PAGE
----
Unfortunately, the impact of the drug discount programs being discussed here are unlikely to have an impact on cancer patients and practices. This is primarily because the new programs only apply to retail and self-administered drugs, the use of which is currently limited in the oncology space, as many patients have chemotherapy drugs administered in an infusion clinic.

While oral chemotherapy drugs are available for direct-to-consumer purchase through retail pharmacies, their rate of adoption has been slow and is likely to remain that way due to issues with patient compliance, among others. Even for the limited number of patients who can utilize oral therapies, two significant issues remain regarding these new discount programs:

  1. We don’t yet know the specifics of the United or Aetna programs in terms of which drugs will be eligible for discounts. Cancer drugs may not be included.
  2. Many cancer drugs face limited competition in the marketplace; this means drugmakers can demand higher prices, and discounts may not even exist in the first place.

A more significant overhaul of underlying drug pricing and purchasing methodologies will need to be enacted for the healthcare industry to see a major improvement in cancer drug prices.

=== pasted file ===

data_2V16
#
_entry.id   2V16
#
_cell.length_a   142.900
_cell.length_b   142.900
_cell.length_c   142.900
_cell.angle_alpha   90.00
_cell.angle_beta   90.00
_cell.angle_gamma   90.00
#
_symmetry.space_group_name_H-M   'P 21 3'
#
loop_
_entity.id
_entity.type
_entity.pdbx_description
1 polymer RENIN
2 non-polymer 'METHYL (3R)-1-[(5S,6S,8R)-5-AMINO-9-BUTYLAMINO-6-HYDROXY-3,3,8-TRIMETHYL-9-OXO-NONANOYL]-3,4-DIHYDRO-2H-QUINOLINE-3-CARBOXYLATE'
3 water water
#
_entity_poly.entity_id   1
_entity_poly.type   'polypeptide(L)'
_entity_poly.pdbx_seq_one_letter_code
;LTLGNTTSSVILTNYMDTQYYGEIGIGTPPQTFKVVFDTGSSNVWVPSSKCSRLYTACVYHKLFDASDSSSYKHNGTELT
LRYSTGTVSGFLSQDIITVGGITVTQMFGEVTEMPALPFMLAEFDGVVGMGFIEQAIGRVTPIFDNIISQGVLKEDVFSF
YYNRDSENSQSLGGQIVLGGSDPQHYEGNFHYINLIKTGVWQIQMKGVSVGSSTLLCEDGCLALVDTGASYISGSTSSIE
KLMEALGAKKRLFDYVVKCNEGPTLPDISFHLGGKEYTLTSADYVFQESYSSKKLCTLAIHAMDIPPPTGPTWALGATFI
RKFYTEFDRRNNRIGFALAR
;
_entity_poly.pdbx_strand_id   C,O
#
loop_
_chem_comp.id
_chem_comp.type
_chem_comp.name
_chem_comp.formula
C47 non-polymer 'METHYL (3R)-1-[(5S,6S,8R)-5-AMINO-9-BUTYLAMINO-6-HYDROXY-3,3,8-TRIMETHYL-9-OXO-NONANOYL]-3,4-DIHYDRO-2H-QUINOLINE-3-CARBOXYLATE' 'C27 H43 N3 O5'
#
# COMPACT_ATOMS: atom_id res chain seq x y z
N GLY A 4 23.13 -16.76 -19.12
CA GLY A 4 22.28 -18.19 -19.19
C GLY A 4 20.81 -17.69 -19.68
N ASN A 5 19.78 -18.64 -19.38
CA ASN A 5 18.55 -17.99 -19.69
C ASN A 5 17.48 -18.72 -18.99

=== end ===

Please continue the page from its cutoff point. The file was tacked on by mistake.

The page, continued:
Preparing for the Future

Depending on where you sit, these programs could represent a well-intended attempt to bring overdue transparency to the system and respond directly to growing consumer frustration over drug prices, or they could be considered a calculated maneuver to shift blame to pharmaceutical companies and play defense against new market entrants. Yes, these programs do a good deed in helping some consumers save money and are a step forward on the path to creating a more transparent pharmacy supply chain. However, they don’t address the underlying problems that drive the high drug prices that have such a detrimental effect on the healthcare system, particularly in the realm of cancer treatment.

Ultimately, significant evolution and change will need to occur in areas such as drug-pricing strategies, patent protection laws, and the structure and availability of prescription drug insurance coverage if we are to see the changes patients and providers are seeking. President Trump’s blueprint mentions several actions that could bring about such change—but the specifics remain to be seen. ECG will continue monitoring the Trump administration’s rollout of drug reform, so check back for future insights and analysis.

Footnotes

  • 1.

    “The National Practice Benchmark for Oncology: 2015 Report for 2014 Data” (Journal of Oncology Practice, April 2016).